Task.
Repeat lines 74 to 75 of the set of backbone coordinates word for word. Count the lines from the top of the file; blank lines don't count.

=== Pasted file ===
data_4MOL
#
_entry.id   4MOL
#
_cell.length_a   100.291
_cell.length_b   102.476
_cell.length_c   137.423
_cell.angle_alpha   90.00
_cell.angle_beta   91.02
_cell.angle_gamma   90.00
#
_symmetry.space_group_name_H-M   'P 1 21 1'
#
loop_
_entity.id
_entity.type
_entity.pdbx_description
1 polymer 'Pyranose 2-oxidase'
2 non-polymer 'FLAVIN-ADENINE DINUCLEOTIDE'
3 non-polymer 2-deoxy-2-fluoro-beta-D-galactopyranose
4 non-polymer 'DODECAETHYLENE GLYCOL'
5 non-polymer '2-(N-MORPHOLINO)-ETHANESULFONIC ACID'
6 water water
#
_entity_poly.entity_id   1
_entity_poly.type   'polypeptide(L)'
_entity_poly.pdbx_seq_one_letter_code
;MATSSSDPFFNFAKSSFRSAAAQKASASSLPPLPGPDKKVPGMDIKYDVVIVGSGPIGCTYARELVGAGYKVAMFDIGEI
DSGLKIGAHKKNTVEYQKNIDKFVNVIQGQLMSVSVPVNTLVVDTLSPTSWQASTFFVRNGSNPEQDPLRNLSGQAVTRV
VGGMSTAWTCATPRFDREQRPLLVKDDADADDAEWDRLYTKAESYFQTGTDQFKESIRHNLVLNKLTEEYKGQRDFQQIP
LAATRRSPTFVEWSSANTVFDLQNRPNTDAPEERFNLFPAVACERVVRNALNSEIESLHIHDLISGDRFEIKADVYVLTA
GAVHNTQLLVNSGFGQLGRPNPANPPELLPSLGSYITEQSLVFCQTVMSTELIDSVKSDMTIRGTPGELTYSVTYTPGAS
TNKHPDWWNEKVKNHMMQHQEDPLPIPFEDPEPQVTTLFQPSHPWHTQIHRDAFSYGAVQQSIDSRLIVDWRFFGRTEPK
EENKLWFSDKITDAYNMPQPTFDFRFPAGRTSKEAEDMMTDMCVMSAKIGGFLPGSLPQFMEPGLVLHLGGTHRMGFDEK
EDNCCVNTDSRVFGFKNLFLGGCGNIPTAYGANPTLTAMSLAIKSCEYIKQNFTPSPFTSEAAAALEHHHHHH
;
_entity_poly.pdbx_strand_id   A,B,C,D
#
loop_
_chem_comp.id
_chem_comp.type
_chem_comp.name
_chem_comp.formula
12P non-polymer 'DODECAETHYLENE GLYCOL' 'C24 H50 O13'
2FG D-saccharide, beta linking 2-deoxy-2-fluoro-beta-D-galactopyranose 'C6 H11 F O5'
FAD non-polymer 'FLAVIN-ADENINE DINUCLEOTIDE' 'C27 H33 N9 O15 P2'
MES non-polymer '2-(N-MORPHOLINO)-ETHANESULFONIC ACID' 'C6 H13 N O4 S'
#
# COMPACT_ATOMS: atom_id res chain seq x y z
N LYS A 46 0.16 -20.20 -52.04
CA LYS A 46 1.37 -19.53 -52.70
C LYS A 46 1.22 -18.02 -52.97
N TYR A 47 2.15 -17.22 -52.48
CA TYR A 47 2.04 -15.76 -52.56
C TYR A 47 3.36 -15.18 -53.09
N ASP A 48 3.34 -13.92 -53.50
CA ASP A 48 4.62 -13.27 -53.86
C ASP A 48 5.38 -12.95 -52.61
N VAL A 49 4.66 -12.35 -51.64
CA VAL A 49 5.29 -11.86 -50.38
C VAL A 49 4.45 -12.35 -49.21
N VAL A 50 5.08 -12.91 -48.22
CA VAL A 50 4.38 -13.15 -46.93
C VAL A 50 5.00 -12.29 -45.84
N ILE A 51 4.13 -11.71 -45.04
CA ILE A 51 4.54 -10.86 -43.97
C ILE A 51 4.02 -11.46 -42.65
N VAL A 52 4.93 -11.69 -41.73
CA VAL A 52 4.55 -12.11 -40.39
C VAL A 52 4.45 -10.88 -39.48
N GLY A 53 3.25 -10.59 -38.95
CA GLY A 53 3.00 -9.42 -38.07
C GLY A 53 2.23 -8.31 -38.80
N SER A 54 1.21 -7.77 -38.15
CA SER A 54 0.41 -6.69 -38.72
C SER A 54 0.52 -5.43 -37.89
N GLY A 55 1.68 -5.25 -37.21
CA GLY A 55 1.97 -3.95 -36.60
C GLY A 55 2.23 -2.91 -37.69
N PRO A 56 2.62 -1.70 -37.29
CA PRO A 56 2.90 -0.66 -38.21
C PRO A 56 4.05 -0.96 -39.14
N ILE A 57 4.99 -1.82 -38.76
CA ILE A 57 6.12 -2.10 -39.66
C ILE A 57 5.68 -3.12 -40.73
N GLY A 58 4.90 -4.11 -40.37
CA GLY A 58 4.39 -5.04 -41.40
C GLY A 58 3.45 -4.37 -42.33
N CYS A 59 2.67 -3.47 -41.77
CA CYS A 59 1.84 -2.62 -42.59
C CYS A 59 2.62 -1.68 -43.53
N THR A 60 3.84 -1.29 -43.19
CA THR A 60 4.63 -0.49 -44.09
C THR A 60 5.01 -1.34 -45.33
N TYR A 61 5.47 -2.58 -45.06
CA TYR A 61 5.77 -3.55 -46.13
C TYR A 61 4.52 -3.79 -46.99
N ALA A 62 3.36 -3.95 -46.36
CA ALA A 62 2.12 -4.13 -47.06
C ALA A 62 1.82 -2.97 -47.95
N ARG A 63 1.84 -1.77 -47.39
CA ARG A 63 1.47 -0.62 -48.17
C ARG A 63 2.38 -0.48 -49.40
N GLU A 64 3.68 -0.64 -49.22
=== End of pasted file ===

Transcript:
N SER A 54 1.21 -7.77 -38.15
CA SER A 54 0.41 -6.69 -38.72